(Part 4 of 4 - Photography Contest Entries)
Let us know which of these pictures from the ChemClub Photography Contest are your favorites. The photo with the most likes, comments, etc. will be the ChemClub Choice Award winner!
Stories of Chemistry
For the stories of chemistry category, students were to communicate chemistry in a photojournalistic style using a series of photos with a story about the photo’s relationship to chemistry.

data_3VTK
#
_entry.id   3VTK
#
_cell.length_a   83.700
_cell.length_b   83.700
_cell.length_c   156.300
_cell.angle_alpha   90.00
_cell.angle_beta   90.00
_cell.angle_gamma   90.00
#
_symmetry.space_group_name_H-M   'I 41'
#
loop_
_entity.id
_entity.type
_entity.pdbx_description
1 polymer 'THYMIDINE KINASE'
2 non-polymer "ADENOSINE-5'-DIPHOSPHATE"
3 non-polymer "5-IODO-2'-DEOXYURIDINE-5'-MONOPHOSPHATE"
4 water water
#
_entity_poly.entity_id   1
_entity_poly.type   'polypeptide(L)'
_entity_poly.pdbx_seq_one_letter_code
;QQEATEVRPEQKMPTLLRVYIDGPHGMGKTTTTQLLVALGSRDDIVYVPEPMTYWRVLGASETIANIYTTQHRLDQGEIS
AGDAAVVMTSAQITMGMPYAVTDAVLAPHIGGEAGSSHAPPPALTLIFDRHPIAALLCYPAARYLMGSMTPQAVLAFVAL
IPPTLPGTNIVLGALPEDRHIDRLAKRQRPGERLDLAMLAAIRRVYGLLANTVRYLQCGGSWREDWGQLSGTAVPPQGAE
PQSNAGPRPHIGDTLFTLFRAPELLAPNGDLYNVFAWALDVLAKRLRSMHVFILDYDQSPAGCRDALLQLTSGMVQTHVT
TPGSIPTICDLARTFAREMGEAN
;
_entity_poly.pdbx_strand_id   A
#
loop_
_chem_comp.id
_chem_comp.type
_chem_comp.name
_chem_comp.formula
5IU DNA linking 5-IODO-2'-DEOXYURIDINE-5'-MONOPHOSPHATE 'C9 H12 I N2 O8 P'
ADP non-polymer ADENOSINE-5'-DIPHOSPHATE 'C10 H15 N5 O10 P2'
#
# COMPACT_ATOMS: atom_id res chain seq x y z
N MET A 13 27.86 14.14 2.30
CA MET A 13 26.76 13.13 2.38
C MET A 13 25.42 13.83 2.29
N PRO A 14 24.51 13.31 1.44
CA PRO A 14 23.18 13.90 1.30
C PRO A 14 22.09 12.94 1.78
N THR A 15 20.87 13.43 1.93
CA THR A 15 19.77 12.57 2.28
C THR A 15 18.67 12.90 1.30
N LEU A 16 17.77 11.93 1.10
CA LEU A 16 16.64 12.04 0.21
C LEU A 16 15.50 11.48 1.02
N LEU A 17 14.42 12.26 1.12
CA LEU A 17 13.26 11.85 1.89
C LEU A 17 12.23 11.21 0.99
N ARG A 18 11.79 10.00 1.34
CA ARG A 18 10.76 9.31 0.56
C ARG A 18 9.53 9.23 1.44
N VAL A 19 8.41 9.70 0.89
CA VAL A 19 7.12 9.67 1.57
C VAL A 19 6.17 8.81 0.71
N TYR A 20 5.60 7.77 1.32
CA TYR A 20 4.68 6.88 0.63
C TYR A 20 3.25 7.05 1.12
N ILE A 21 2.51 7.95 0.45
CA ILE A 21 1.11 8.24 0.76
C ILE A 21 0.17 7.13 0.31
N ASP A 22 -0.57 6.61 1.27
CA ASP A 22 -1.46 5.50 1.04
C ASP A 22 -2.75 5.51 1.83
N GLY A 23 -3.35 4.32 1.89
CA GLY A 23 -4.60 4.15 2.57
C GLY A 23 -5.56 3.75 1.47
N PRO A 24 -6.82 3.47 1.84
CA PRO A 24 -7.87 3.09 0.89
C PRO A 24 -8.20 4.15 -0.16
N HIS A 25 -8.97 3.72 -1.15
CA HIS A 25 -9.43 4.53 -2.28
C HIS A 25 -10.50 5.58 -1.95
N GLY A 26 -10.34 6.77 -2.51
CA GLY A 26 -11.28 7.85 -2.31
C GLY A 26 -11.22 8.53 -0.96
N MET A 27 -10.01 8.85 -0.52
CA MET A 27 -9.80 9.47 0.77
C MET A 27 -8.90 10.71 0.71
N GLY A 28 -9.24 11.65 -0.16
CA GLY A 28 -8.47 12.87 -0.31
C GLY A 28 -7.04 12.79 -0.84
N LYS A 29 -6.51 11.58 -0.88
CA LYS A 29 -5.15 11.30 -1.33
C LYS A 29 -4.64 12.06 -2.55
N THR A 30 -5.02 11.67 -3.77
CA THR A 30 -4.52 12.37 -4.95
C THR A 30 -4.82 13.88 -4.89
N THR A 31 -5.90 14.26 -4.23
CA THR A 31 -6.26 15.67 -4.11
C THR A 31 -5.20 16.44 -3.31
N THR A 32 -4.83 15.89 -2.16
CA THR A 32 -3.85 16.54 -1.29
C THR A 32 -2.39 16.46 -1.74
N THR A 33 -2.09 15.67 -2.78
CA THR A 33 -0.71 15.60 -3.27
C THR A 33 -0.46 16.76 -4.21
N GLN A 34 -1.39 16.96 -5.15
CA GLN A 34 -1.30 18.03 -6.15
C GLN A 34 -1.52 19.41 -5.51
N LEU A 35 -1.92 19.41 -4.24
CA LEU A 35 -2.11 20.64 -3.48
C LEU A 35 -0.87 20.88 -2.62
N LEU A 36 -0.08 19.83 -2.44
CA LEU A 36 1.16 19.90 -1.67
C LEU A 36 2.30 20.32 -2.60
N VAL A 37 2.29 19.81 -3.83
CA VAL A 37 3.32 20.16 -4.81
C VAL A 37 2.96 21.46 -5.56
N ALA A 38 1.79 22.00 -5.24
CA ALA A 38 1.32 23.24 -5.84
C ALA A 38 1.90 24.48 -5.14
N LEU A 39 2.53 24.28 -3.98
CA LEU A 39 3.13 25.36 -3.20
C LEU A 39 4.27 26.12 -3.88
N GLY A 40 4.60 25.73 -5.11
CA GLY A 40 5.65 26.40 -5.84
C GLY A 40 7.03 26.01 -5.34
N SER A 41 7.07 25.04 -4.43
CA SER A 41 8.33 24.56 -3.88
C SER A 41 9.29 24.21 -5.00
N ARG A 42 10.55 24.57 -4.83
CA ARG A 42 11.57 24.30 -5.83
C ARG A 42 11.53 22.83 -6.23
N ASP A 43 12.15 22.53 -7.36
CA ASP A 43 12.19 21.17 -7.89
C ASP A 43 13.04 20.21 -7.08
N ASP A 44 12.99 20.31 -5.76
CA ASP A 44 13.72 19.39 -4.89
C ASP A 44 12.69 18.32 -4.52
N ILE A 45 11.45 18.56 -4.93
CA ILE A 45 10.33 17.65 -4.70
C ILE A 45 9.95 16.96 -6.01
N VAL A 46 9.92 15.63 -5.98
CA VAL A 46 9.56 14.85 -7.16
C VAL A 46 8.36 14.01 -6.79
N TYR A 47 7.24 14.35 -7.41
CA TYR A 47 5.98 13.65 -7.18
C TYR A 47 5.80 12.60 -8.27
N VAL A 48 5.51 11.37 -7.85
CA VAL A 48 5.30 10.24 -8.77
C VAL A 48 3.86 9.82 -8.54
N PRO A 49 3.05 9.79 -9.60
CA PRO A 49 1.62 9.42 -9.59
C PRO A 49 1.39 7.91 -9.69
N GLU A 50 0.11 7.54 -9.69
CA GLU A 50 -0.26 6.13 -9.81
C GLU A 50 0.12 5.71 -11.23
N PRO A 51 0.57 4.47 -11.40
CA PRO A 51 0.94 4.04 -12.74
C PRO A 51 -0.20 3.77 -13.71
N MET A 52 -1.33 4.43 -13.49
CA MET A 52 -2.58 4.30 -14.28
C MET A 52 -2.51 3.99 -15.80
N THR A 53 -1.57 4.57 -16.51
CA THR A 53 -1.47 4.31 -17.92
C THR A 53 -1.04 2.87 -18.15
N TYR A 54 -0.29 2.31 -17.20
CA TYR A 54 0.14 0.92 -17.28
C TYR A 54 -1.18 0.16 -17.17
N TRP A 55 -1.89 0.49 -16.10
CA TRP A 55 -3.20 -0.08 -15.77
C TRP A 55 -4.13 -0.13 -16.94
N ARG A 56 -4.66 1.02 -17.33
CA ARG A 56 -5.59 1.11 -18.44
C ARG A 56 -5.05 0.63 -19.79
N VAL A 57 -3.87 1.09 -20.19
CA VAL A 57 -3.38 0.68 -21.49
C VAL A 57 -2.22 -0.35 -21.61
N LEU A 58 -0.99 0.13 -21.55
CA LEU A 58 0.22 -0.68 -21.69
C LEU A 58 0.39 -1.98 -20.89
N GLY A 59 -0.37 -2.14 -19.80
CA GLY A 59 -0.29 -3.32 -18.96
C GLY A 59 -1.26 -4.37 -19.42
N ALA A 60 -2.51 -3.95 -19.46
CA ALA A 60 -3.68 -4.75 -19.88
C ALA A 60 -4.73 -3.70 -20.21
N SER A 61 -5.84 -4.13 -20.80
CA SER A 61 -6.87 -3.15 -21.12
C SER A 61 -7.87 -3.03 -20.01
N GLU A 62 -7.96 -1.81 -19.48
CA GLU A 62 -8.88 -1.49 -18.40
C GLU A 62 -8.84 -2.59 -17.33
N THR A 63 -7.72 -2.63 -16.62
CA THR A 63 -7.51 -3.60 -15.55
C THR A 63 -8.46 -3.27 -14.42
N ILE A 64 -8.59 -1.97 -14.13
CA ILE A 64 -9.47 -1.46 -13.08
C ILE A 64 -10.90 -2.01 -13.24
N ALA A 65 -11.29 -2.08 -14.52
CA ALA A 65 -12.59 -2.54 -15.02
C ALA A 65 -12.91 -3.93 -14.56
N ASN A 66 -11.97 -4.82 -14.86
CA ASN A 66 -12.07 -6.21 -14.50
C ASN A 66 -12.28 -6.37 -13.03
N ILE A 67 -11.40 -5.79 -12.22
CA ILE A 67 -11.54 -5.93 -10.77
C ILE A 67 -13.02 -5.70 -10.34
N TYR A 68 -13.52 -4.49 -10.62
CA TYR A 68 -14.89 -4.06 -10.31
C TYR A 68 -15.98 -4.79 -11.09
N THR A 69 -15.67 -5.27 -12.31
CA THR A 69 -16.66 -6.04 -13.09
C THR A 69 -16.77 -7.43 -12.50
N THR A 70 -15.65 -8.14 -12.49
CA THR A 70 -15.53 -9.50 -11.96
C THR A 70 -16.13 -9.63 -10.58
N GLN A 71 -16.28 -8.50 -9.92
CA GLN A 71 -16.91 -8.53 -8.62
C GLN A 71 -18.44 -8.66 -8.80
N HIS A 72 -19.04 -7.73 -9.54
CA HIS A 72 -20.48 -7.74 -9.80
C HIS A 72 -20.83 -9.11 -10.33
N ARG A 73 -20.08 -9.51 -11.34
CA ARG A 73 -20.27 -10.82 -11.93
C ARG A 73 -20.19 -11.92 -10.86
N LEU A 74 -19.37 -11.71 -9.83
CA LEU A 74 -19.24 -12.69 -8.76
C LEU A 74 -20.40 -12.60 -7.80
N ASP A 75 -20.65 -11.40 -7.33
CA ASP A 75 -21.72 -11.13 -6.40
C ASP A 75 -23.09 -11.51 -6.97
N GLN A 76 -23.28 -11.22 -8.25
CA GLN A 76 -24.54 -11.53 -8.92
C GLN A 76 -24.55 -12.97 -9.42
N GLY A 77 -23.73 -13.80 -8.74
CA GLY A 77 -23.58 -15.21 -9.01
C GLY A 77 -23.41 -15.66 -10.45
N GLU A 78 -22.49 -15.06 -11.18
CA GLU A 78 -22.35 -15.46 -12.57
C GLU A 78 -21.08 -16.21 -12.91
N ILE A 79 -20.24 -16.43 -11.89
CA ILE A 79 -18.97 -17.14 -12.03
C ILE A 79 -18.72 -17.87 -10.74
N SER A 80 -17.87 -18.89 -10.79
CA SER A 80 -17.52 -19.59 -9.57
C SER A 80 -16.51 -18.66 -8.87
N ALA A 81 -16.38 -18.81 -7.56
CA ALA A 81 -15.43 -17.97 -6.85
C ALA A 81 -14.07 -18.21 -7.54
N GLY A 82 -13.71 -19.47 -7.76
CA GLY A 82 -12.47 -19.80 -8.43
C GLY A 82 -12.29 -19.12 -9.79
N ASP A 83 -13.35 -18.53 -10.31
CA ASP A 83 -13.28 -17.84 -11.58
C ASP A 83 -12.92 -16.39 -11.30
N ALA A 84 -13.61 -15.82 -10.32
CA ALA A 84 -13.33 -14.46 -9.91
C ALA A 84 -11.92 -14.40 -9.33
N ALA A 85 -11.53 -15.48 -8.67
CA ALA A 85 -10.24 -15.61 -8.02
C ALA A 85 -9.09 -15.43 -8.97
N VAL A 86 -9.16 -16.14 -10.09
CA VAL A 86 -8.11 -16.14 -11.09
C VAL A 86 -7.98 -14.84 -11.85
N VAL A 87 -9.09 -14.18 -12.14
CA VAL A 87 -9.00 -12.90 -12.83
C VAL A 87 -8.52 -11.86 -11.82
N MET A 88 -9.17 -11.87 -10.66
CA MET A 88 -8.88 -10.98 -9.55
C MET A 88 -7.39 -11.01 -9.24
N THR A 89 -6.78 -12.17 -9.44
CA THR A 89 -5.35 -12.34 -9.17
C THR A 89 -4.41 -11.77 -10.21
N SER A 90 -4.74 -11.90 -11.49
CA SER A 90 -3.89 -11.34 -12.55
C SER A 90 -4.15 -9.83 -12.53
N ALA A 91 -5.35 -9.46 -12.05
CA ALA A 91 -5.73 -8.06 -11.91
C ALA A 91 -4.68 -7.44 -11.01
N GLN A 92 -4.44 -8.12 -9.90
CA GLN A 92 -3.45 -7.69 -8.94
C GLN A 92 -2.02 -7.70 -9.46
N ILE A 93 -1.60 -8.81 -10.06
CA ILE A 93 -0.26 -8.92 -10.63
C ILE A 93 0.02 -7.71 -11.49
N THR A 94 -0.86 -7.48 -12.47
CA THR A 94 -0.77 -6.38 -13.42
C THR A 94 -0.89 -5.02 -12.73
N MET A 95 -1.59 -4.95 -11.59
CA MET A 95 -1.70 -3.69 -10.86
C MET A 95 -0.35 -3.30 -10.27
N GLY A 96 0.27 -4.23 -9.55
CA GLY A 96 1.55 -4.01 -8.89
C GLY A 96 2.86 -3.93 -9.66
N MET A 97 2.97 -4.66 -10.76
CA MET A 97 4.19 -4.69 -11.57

Titration is a common laboratory method of quantitative chemical analysis that is used to determine the unknown concentration of a known reactant. Because volume measurements play a key role in titration, it is also known as volumetric analysis. A reagent, called the titrant or titrator, of a known concentration (a standard solution) and volume is used to react with a solution of the analye or titrnad, whose concentration is not known. Using a calibrated burette or chemistry pipetting syringe to add the titrant, it is possible to determine the exact amount that has been consumed when the endpoint is reached. The endpoint is the point at which the titration is complete, as determined by an indicator. This is ideally the same volume as the equivalence point – the volume of added titrant at which the number of moles of titrant is equal to the number of moles of analyte, or some multiple thereof. In the classic strong acid-strong base titration, the endpoint of a titration is the point at which the pH of the reactant is just about equal to 7, and often when the solution takes on a persisting solid color as in the pink of phenolphthalein indicator.